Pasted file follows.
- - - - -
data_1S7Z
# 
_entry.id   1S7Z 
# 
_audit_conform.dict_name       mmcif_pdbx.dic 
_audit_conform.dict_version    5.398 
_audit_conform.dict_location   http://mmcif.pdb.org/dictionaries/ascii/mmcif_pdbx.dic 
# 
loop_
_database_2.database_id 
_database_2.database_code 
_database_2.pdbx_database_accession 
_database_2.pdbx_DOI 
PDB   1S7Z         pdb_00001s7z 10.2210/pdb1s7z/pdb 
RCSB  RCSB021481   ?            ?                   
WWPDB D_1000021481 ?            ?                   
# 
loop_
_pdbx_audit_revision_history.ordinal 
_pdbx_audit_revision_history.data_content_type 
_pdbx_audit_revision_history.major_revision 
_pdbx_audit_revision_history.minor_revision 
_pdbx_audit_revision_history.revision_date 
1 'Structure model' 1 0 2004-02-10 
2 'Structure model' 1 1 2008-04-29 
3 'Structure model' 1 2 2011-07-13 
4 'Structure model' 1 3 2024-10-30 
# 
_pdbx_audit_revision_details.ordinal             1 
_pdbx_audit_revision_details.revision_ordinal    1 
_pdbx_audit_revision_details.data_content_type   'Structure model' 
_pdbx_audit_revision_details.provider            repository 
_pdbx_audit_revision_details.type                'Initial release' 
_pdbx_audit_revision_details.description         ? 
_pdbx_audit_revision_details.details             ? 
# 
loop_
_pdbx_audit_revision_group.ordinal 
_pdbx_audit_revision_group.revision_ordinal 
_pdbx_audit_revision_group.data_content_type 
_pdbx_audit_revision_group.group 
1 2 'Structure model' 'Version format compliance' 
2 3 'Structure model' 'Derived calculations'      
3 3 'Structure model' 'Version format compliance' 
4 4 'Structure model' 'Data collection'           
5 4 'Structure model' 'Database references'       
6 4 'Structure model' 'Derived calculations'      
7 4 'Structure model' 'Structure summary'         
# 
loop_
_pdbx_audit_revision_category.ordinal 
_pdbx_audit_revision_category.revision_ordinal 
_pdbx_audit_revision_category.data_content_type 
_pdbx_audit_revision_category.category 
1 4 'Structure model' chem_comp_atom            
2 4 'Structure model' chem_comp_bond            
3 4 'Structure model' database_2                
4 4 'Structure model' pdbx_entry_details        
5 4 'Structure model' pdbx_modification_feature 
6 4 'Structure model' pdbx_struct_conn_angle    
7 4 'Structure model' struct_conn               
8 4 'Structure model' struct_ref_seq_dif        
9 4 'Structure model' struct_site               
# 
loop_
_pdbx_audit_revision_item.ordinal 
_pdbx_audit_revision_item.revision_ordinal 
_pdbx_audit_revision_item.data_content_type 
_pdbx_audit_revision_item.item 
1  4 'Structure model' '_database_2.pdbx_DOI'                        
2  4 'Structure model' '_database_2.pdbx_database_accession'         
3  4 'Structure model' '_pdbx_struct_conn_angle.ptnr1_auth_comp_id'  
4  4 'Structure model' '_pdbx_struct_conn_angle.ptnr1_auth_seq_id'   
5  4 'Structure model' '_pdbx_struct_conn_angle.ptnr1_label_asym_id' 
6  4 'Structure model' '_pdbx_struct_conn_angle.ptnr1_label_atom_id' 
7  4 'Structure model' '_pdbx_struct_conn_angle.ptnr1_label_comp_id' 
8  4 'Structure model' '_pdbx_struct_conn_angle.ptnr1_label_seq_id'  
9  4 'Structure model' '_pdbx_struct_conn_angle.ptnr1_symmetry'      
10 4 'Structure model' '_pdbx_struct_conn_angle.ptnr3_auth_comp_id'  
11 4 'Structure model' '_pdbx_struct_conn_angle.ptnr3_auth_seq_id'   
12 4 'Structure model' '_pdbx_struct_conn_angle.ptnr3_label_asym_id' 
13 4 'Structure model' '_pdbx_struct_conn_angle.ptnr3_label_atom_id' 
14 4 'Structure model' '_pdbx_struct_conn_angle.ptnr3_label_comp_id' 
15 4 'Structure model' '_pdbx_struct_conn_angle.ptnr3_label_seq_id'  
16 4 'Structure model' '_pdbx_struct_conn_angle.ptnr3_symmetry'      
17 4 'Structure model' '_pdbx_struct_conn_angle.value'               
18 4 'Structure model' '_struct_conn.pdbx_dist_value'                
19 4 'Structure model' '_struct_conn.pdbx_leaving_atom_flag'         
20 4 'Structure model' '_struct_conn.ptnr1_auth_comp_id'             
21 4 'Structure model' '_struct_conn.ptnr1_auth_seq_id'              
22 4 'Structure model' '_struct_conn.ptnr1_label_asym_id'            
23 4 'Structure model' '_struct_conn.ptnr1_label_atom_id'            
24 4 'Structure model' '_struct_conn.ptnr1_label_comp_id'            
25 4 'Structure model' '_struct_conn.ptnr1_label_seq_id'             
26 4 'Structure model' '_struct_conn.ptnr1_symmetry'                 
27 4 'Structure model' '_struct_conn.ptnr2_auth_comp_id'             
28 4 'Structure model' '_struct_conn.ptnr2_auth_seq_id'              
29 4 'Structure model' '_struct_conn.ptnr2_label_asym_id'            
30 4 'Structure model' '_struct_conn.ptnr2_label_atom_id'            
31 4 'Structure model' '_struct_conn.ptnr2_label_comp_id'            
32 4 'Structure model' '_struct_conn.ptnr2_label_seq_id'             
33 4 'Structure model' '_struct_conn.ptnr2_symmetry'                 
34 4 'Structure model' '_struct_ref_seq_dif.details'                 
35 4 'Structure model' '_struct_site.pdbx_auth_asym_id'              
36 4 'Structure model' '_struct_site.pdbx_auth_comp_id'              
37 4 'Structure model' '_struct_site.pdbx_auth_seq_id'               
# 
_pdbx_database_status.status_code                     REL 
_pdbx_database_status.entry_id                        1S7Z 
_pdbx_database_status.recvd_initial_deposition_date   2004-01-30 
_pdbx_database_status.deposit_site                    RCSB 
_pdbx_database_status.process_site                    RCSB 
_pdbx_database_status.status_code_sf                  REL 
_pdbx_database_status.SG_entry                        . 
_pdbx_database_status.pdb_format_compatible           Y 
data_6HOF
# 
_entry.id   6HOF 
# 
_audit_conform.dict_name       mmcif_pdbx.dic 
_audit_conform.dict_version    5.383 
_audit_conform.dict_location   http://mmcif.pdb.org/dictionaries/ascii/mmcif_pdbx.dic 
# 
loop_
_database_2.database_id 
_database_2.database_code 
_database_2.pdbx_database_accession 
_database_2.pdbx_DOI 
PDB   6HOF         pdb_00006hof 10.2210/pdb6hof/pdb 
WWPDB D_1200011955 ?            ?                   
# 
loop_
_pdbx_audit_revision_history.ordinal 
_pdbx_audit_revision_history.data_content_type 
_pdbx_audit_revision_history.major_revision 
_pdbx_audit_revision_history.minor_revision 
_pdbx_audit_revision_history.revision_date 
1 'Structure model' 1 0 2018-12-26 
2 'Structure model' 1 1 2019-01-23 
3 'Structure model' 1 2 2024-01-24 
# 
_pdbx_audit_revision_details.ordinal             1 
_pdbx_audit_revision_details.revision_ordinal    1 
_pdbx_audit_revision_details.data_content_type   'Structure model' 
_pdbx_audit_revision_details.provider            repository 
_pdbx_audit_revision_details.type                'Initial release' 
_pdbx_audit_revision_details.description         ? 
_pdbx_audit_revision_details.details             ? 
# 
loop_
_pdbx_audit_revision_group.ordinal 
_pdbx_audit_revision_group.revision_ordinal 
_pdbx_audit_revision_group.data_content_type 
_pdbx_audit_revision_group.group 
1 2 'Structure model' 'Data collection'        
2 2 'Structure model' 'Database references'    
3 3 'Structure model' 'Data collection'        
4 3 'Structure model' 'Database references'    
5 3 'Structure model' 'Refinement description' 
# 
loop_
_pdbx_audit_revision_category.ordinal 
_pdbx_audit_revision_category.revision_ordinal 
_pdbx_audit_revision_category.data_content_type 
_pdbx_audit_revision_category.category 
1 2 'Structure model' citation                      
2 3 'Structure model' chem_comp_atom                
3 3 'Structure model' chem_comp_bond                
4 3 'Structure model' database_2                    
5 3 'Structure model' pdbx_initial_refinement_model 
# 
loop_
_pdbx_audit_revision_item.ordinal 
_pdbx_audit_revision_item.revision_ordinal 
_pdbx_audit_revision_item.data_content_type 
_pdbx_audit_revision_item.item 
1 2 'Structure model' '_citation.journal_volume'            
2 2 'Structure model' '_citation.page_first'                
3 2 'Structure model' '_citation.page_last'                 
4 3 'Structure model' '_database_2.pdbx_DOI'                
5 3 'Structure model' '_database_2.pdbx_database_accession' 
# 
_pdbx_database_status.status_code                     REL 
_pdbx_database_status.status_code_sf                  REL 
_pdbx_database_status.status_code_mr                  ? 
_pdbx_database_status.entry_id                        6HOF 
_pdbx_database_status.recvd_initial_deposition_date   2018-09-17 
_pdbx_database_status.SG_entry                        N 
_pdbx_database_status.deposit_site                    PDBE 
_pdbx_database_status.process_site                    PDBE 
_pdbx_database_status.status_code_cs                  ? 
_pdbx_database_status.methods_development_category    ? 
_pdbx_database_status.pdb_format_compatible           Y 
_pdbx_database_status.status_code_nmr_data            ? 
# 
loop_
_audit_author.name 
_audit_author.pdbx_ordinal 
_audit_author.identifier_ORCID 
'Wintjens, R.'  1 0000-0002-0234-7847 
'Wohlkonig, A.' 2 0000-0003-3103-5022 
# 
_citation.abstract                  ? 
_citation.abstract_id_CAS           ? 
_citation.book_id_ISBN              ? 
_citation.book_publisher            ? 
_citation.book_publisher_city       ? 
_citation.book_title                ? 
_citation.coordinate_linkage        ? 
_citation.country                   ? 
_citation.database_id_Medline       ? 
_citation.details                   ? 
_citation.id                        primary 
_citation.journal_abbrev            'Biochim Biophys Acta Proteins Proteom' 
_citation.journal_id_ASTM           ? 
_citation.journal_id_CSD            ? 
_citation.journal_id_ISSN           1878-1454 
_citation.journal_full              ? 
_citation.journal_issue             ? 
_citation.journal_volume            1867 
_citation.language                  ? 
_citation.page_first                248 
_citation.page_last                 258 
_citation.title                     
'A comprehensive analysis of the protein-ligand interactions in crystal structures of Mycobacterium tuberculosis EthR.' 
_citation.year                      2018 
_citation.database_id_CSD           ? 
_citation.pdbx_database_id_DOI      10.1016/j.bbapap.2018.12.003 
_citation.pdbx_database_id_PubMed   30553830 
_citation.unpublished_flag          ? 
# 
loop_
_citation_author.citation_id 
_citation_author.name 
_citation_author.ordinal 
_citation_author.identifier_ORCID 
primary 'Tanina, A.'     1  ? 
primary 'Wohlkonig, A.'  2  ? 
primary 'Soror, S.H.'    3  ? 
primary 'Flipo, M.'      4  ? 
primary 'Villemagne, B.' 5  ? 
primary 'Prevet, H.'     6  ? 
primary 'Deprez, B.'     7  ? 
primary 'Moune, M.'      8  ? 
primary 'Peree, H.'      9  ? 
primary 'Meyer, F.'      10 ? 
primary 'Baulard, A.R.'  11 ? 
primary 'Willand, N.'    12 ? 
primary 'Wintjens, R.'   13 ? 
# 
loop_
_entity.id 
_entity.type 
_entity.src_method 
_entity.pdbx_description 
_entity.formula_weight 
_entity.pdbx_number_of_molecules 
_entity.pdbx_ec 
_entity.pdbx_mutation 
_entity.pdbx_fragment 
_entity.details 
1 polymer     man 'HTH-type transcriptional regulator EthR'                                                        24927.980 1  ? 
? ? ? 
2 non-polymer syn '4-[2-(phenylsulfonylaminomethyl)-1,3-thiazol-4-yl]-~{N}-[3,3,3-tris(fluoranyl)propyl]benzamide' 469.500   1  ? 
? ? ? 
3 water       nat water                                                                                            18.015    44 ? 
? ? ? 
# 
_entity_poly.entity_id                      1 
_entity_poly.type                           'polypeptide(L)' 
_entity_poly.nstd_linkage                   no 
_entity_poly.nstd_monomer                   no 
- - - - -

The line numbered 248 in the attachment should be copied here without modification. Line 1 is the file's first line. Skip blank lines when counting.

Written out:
primary 'Willand, N.'    12 ? 